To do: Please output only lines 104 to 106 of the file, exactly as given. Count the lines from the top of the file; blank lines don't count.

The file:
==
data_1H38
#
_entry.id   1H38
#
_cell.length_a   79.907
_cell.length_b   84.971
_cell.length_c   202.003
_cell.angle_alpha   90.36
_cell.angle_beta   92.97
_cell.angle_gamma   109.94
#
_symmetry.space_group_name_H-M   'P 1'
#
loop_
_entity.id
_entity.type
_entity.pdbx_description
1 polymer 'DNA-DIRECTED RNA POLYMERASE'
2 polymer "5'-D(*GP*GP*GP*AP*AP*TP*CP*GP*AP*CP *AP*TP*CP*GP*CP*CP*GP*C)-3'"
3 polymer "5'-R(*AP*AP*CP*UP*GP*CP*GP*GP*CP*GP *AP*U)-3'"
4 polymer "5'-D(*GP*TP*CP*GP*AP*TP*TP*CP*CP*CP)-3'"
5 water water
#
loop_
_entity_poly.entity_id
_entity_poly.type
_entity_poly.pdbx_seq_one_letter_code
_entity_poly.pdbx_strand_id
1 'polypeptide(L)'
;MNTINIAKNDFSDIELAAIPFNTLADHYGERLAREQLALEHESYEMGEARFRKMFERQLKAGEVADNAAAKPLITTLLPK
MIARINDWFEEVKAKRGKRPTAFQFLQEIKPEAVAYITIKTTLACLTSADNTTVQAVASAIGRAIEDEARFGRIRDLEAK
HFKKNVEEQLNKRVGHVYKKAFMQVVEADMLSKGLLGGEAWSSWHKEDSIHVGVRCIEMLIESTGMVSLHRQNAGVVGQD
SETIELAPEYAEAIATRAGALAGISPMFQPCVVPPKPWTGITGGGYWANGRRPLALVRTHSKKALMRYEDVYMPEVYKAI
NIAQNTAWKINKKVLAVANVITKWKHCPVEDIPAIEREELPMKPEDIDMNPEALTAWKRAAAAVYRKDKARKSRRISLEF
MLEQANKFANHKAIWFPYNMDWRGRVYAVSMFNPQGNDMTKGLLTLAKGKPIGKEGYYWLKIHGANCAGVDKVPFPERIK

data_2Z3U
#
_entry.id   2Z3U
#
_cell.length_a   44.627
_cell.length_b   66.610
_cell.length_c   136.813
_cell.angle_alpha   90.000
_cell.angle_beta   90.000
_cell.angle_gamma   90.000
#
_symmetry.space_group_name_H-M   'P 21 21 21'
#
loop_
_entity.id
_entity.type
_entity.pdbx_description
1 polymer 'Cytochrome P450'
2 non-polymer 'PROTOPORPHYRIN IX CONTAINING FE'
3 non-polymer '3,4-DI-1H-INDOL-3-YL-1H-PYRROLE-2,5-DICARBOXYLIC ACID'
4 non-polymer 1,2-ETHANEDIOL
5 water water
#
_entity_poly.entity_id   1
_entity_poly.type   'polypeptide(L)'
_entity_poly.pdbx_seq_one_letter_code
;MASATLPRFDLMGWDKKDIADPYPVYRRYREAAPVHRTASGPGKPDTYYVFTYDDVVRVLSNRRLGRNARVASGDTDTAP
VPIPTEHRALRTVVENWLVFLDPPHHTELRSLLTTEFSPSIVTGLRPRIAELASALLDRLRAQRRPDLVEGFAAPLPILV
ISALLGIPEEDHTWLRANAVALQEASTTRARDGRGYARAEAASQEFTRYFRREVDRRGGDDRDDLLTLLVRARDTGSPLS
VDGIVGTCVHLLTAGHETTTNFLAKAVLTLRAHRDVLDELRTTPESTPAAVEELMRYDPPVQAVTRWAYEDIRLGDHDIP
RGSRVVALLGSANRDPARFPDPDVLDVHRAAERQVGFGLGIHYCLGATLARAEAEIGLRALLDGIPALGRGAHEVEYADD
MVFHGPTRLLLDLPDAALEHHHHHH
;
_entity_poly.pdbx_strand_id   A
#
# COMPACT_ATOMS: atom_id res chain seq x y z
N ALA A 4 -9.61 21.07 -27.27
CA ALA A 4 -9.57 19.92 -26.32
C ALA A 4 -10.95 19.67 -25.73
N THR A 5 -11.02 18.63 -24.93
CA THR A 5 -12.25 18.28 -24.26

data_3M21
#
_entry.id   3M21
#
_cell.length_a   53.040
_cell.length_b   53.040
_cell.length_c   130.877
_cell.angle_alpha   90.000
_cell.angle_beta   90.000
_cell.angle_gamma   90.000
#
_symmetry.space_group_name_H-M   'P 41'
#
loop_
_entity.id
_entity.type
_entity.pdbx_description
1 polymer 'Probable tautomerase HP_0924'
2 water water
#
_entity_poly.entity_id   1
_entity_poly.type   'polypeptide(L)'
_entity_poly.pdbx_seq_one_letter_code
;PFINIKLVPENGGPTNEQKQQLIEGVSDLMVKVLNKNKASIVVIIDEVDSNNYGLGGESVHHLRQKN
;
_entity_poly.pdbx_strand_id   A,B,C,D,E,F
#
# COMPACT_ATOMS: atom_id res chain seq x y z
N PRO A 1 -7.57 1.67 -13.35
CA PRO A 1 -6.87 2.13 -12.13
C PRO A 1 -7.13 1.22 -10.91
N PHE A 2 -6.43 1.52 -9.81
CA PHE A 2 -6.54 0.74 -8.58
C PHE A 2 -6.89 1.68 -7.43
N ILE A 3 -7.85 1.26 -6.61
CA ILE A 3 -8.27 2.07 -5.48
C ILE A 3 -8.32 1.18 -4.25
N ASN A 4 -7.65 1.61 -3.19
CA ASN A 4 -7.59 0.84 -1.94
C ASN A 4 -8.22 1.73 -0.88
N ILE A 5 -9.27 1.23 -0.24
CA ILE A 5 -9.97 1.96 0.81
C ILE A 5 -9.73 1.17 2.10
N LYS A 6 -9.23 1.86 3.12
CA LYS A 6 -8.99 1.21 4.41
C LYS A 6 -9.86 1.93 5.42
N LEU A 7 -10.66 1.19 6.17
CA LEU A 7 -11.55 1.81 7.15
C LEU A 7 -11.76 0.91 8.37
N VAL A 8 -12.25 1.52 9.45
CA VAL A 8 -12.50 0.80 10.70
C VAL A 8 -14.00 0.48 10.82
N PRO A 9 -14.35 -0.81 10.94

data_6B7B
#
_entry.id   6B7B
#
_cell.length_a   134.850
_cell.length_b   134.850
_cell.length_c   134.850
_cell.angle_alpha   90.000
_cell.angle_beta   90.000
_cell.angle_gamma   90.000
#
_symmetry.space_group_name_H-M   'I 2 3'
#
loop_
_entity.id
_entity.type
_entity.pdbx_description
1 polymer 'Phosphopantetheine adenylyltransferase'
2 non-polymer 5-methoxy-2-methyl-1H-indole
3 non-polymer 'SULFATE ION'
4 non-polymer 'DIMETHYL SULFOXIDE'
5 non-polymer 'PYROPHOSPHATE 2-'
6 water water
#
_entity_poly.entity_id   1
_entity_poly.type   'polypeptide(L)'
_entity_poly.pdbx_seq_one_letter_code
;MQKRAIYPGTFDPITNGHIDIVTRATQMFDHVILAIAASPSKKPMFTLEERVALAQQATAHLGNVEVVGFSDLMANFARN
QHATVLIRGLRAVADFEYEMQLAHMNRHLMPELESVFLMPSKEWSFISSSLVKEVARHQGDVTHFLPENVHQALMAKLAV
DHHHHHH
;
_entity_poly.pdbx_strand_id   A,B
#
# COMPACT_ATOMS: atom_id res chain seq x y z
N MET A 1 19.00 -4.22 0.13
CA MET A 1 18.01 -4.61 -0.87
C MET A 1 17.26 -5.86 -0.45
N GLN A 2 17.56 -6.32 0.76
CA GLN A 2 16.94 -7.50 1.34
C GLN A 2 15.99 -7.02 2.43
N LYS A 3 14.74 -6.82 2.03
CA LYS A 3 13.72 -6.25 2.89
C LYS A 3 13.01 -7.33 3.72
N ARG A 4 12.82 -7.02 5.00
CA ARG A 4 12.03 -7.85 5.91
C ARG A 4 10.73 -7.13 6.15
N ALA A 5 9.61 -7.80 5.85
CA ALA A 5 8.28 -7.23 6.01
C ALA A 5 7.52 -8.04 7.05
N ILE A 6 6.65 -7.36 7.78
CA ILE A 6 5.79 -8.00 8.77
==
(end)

# COMPACT_ATOMS: atom_id res chain seq x y z
N PRO A 1 -7.57 1.67 -13.35
CA PRO A 1 -6.87 2.13 -12.13